Iron is an essential mineral that helps our bodies to make hemoglobin, a substance in red blood cells that makes it possible for them to carry oxygen to the body’s tissues. Iron is also important for DNA synthesis, breathing, immune function and energy production. When our bodies lack of iron, we may feel weak, tired, dizzy, cold and irritable. Low iron levels can also cause headaches.
Iron is also essential for the developing brain. Iron deficiency with and without anemia in infancy can have long term negative impacts on brain function and behavior, and even when levels are corrected, those effects may not be completely reversed.
Iron Deficiency Anemia
There are many different types of anemia, but the most common type is caused by a shortage of iron. Iron Deficiency Anaemia is defined as a decrease in the number of red blood cells or the amount of hemoglobin in the blood. It can be caused by blood loss, insufficient dietary intake, or poor absorption of iron from food.
Low iron levels can be caused by blood loss, for example during an operation. Girls and women who have heavy periods are more at risk of low iron levels because of their monthly blood loss. Pregnancy can also cause women to have low iron levels. If you’re pregnant, severe iron deficiency may increase your baby’s risk of being born too early, or smaller than normal.
Iron deficiency anemia can be prevented by eating a diet containing sufficient amounts of iron or by iron supplementation.
You can find iron in both animal and plant foods.
Animal sources are called “heme iron” and include meat, fish and poultry. Our bodies can easily absorb this type of iron.
Plant sources are called “non-heme iron” and include dried beans, peas, lentils and some fruits and vegetables.
Vegetarians need almost twice the daily recommended amount of iron compared with non-vegetarians that is because iron from plant-based foods is not absorbed as well by our bodies as iron from animal food sources.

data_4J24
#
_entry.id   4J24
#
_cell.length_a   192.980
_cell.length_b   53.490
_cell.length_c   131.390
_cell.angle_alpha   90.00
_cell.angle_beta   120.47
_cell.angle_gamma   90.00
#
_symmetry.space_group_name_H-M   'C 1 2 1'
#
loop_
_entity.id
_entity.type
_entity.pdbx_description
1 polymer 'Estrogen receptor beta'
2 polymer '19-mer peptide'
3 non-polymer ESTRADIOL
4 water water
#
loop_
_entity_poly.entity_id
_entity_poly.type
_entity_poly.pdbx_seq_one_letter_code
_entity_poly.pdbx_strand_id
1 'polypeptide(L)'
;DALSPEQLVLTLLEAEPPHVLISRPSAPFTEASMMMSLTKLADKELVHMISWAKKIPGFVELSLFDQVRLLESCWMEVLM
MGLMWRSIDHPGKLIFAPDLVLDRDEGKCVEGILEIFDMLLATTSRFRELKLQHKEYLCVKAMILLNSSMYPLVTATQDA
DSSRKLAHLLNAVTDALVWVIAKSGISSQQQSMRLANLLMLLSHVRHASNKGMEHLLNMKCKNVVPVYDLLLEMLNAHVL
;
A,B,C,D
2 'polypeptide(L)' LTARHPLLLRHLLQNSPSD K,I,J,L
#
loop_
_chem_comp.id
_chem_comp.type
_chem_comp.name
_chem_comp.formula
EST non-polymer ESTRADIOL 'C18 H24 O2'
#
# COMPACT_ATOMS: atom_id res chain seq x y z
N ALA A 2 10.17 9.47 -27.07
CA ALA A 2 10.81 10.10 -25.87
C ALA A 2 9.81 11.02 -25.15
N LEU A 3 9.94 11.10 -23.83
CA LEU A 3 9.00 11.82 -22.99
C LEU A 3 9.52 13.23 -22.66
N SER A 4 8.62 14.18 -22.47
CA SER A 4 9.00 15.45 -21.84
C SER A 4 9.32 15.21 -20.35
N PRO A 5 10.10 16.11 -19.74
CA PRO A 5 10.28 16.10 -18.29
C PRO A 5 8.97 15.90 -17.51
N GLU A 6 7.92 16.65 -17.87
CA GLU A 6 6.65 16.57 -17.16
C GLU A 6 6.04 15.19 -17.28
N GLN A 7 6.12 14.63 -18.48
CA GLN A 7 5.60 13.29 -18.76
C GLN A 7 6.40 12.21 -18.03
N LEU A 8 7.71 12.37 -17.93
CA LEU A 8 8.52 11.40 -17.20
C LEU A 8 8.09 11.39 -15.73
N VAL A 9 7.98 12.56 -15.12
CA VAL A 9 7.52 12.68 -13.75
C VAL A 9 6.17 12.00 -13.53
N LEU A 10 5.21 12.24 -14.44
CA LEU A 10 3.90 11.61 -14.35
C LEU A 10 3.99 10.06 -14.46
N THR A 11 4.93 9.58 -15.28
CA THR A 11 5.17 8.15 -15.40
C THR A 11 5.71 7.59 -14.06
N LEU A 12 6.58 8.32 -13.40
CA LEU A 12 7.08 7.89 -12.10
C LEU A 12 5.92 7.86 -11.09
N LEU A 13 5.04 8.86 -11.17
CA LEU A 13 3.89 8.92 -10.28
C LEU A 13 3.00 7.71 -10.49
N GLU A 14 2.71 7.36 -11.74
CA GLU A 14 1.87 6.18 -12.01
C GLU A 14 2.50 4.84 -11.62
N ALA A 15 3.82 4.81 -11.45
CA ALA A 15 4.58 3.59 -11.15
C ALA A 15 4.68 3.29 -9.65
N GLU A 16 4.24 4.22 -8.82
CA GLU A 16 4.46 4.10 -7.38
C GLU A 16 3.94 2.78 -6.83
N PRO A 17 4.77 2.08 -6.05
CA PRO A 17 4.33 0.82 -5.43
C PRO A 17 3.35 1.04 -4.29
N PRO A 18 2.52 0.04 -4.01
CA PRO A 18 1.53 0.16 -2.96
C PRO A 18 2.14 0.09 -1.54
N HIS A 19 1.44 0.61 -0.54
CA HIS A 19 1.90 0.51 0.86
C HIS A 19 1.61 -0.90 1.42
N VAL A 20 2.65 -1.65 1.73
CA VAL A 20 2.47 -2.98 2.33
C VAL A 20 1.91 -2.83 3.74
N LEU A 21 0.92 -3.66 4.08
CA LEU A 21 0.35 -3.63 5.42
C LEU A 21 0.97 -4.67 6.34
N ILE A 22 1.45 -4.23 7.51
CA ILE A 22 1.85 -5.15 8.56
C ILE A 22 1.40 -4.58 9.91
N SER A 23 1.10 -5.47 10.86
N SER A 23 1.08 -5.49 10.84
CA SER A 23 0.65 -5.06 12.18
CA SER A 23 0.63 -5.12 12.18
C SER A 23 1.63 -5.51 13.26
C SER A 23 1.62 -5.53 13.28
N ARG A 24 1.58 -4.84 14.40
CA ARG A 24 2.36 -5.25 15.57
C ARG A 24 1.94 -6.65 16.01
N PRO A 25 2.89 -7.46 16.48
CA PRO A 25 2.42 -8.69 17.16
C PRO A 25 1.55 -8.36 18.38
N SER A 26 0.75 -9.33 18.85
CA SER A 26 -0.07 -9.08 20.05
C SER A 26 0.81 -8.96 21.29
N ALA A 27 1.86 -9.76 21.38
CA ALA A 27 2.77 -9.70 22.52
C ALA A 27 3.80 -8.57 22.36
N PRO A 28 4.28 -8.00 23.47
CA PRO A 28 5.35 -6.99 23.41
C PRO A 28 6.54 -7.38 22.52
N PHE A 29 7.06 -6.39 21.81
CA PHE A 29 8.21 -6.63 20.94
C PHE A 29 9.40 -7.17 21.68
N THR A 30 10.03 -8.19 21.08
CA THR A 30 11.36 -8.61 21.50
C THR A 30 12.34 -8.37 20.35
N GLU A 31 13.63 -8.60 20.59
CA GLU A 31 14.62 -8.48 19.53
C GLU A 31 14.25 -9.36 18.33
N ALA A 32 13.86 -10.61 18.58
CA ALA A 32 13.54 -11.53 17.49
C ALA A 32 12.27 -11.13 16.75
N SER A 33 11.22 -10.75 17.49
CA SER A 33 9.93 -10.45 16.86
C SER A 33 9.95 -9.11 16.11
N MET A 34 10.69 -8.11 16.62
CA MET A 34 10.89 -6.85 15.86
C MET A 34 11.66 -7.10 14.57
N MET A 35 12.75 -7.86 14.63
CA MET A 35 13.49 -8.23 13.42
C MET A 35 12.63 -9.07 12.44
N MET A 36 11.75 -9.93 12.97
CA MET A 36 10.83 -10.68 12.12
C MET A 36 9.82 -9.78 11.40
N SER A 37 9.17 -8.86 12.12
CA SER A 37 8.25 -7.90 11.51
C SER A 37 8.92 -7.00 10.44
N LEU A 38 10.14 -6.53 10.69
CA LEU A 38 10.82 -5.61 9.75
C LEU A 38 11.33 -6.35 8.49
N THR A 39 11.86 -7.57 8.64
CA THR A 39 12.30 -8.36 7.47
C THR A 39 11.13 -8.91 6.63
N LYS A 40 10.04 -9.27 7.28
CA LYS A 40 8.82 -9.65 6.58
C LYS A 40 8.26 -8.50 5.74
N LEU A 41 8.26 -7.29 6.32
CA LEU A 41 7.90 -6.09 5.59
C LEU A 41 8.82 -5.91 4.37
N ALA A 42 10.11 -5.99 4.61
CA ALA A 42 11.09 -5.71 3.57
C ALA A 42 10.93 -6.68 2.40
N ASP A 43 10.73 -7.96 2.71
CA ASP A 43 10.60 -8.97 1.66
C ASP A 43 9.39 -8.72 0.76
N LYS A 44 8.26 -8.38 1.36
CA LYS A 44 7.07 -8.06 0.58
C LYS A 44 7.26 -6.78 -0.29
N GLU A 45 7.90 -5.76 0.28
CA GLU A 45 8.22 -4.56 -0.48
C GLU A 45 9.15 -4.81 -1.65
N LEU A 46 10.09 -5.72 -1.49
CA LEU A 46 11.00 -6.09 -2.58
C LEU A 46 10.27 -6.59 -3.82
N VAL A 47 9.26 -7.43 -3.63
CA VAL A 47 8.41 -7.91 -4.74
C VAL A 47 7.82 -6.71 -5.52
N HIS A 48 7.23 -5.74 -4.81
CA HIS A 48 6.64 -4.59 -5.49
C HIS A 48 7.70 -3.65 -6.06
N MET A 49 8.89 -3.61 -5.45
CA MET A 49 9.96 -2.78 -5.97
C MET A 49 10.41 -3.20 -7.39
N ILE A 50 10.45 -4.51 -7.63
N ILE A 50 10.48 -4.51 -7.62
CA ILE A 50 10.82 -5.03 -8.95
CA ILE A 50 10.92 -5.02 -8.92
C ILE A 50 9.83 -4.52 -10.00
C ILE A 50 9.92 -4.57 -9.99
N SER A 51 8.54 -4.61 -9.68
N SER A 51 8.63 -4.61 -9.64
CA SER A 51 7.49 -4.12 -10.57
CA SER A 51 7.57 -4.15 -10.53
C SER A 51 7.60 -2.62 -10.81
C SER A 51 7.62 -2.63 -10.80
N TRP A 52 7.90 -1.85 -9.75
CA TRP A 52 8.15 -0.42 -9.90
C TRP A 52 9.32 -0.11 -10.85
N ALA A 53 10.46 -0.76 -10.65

How much iron do we need?
The amount of iron we need each day depends on our age, gender, and overall health.
Iron rich foods
Lean red meat
Turkey and chicken
Liver is rich in iron, but it is NOT recommended for pregnant women
Fish, particularly oily fish
Vegetables: Dark-green leafy greens like watercress, curly kale, broccoli, spinach, turnip greens, and collards, potatoes with the skin, lima beans, green peas, and all other beans (e.g. kidney, black, navy, etc.), and tomato sauce.
Fruits: Dried apricots, dried figs, raisins, prunes, and prune juice.
Breads, Cereals Rice & Pasta: Iron-fortified whole-grain breads, pastas, rice, and cereals. Read food labels and look for breads and cereals that have 20% or more of the Daily Value for iron.
Nuts/Seeds: Nuts and seeds such as peanuts, cashews, sunflower seeds, walnuts, almonds, etc.
Things to keep in mind when trying to increase your iron intake
There are some foods and beverages that increase and some that decrease iron absorption. So, when eating iron-rich foods or taking iron supplements try leaving at least an hour between the foods and beverages that decrease iron absorption.
Foods that are high in calcium will decrease iron absorption. So, do not take an iron supplement or eat high iron foods with milk.
Also coffee, tea, and cola will decrease iron absorption.
On the other hand, foods and beverages that are high in vitamin C will increase iron absorption. So, orange juice (without calcium) is a good beverage to use when taking an iron supplement or eating foods that are high in iron.
Very high fiber cereals, such as All Bran or Raisin Bran will decrease iron absorption. So, do not take your iron supplement at the same time as eating these high fiber cereals.
Iron supplements can often upset stomach and cause constipation so when choosing an iron supplement look for Slow Release form of iron. These often cause less stomach upset and constipation than standard iron supplements.